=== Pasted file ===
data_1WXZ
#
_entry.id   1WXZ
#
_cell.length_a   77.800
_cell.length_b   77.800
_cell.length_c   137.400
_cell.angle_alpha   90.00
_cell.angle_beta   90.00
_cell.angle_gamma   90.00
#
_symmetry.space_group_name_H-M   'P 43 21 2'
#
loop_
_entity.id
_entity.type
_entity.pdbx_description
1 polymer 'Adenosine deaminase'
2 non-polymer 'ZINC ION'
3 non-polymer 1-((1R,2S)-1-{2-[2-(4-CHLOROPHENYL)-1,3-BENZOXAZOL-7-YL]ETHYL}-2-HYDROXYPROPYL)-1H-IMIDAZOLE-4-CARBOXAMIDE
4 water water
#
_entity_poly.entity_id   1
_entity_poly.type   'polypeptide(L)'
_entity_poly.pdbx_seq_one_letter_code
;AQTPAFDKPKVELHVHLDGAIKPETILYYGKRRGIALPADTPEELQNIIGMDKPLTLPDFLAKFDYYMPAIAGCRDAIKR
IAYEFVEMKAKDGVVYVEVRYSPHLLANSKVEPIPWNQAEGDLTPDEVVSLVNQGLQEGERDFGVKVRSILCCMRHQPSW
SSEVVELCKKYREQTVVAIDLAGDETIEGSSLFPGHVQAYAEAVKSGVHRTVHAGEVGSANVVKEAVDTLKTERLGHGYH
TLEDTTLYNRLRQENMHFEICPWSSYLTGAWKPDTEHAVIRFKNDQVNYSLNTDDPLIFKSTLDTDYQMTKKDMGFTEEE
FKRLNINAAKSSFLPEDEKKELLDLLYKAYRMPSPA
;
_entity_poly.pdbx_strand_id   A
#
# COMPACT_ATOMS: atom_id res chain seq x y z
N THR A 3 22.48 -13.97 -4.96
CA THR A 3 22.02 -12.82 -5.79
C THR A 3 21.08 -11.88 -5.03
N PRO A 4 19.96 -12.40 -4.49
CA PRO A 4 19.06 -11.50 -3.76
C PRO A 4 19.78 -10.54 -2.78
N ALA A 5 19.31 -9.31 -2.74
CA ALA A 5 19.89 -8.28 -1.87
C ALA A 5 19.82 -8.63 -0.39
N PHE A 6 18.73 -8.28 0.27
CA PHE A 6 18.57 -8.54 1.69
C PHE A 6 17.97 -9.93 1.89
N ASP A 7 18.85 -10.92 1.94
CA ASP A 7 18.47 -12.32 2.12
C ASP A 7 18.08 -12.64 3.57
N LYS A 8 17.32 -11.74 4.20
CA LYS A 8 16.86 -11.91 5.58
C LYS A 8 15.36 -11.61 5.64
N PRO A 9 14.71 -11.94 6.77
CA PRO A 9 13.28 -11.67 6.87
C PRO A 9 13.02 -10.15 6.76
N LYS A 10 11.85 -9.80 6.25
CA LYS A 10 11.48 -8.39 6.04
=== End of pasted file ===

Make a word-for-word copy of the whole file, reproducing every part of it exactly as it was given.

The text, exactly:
data_1WXZ
#
_entry.id   1WXZ
#
_cell.length_a   77.800
_cell.length_b   77.800
_cell.length_c   137.400
_cell.angle_alpha   90.00
_cell.angle_beta   90.00
_cell.angle_gamma   90.00
#
_symmetry.space_group_name_H-M   'P 43 21 2'
#
loop_
_entity.id
_entity.type
_entity.pdbx_description
1 polymer 'Adenosine deaminase'
2 non-polymer 'ZINC ION'
3 non-polymer 1-((1R,2S)-1-{2-[2-(4-CHLOROPHENYL)-1,3-BENZOXAZOL-7-YL]ETHYL}-2-HYDROXYPROPYL)-1H-IMIDAZOLE-4-CARBOXAMIDE
4 water water
#
_entity_poly.entity_id   1
_entity_poly.type   'polypeptide(L)'
_entity_poly.pdbx_seq_one_letter_code
;AQTPAFDKPKVELHVHLDGAIKPETILYYGKRRGIALPADTPEELQNIIGMDKPLTLPDFLAKFDYYMPAIAGCRDAIKR
IAYEFVEMKAKDGVVYVEVRYSPHLLANSKVEPIPWNQAEGDLTPDEVVSLVNQGLQEGERDFGVKVRSILCCMRHQPSW
SSEVVELCKKYREQTVVAIDLAGDETIEGSSLFPGHVQAYAEAVKSGVHRTVHAGEVGSANVVKEAVDTLKTERLGHGYH
TLEDTTLYNRLRQENMHFEICPWSSYLTGAWKPDTEHAVIRFKNDQVNYSLNTDDPLIFKSTLDTDYQMTKKDMGFTEEE
FKRLNINAAKSSFLPEDEKKELLDLLYKAYRMPSPA
;
_entity_poly.pdbx_strand_id   A
#
# COMPACT_ATOMS: atom_id res chain seq x y z
N THR A 3 22.48 -13.97 -4.96
CA THR A 3 22.02 -12.82 -5.79
C THR A 3 21.08 -11.88 -5.03
N PRO A 4 19.96 -12.40 -4.49
CA PRO A 4 19.06 -11.50 -3.76
C PRO A 4 19.78 -10.54 -2.78
N ALA A 5 19.31 -9.31 -2.74
CA ALA A 5 19.89 -8.28 -1.87
C ALA A 5 19.82 -8.63 -0.39
N PHE A 6 18.73 -8.28 0.27
CA PHE A 6 18.57 -8.54 1.69
C PHE A 6 17.97 -9.93 1.89
N ASP A 7 18.85 -10.92 1.94
CA ASP A 7 18.47 -12.32 2.12
C ASP A 7 18.08 -12.64 3.57
N LYS A 8 17.32 -11.74 4.20
CA LYS A 8 16.86 -11.91 5.58
C LYS A 8 15.36 -11.61 5.64
N PRO A 9 14.71 -11.94 6.77
CA PRO A 9 13.28 -11.67 6.87
C PRO A 9 13.02 -10.15 6.76
N LYS A 10 11.85 -9.80 6.25
CA LYS A 10 11.48 -8.39 6.04